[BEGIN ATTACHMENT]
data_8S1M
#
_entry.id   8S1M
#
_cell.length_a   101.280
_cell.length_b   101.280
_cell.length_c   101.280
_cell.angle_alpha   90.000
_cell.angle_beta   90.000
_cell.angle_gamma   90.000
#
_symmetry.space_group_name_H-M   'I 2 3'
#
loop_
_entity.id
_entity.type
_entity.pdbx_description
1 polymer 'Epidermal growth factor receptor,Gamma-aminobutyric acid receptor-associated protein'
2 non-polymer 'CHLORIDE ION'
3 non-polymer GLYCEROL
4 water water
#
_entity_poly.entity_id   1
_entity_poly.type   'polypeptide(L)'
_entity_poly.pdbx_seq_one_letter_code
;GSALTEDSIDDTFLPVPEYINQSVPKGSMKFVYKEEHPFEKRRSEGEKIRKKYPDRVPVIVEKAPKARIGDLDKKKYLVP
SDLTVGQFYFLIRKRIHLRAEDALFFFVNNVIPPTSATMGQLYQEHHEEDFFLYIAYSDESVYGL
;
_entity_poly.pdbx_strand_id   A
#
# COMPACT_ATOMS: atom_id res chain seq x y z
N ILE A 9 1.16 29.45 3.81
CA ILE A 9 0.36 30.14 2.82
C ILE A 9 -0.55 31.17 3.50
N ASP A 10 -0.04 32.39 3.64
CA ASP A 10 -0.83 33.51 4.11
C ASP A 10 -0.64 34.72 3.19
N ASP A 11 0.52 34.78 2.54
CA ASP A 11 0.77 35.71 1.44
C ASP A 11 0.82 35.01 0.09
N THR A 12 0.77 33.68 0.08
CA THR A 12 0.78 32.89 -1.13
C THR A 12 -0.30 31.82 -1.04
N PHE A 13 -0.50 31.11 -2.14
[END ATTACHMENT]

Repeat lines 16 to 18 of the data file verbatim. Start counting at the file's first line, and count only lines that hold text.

_entity.type
_entity.pdbx_description
1 polymer 'Epidermal growth factor receptor,Gamma-aminobutyric acid receptor-associated protein'